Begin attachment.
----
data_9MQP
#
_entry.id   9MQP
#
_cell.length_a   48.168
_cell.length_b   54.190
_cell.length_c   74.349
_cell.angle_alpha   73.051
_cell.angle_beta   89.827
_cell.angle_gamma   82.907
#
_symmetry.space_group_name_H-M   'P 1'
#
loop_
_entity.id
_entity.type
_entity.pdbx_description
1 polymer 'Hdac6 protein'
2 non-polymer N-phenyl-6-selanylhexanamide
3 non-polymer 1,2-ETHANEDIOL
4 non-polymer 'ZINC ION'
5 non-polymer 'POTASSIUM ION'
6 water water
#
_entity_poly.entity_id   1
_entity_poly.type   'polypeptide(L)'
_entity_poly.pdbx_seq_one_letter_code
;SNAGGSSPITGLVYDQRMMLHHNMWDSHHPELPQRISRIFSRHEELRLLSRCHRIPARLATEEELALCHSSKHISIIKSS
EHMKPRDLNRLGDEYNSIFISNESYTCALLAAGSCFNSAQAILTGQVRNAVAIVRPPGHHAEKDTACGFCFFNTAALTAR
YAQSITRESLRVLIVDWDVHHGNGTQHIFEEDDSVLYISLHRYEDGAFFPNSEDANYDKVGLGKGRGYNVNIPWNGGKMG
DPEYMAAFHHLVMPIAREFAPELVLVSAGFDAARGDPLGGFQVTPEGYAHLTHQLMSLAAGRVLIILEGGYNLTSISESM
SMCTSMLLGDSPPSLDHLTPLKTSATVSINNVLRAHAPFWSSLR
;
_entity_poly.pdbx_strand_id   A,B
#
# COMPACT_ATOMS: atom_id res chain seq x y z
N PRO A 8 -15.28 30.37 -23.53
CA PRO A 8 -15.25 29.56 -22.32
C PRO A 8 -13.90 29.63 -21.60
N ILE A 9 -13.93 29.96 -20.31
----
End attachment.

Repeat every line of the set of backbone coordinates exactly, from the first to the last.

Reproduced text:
data_9MQP
#
_entry.id   9MQP
#
_cell.length_a   48.168
_cell.length_b   54.190
_cell.length_c   74.349
_cell.angle_alpha   73.051
_cell.angle_beta   89.827
_cell.angle_gamma   82.907
#
_symmetry.space_group_name_H-M   'P 1'
#
loop_
_entity.id
_entity.type
_entity.pdbx_description
1 polymer 'Hdac6 protein'
2 non-polymer N-phenyl-6-selanylhexanamide
3 non-polymer 1,2-ETHANEDIOL
4 non-polymer 'ZINC ION'
5 non-polymer 'POTASSIUM ION'
6 water water
#
_entity_poly.entity_id   1
_entity_poly.type   'polypeptide(L)'
_entity_poly.pdbx_seq_one_letter_code
;SNAGGSSPITGLVYDQRMMLHHNMWDSHHPELPQRISRIFSRHEELRLLSRCHRIPARLATEEELALCHSSKHISIIKSS
EHMKPRDLNRLGDEYNSIFISNESYTCALLAAGSCFNSAQAILTGQVRNAVAIVRPPGHHAEKDTACGFCFFNTAALTAR
YAQSITRESLRVLIVDWDVHHGNGTQHIFEEDDSVLYISLHRYEDGAFFPNSEDANYDKVGLGKGRGYNVNIPWNGGKMG
DPEYMAAFHHLVMPIAREFAPELVLVSAGFDAARGDPLGGFQVTPEGYAHLTHQLMSLAAGRVLIILEGGYNLTSISESM
SMCTSMLLGDSPPSLDHLTPLKTSATVSINNVLRAHAPFWSSLR
;
_entity_poly.pdbx_strand_id   A,B
#
# COMPACT_ATOMS: atom_id res chain seq x y z
N PRO A 8 -15.28 30.37 -23.53
CA PRO A 8 -15.25 29.56 -22.32
C PRO A 8 -13.90 29.63 -21.60
N ILE A 9 -13.93 29.96 -20.31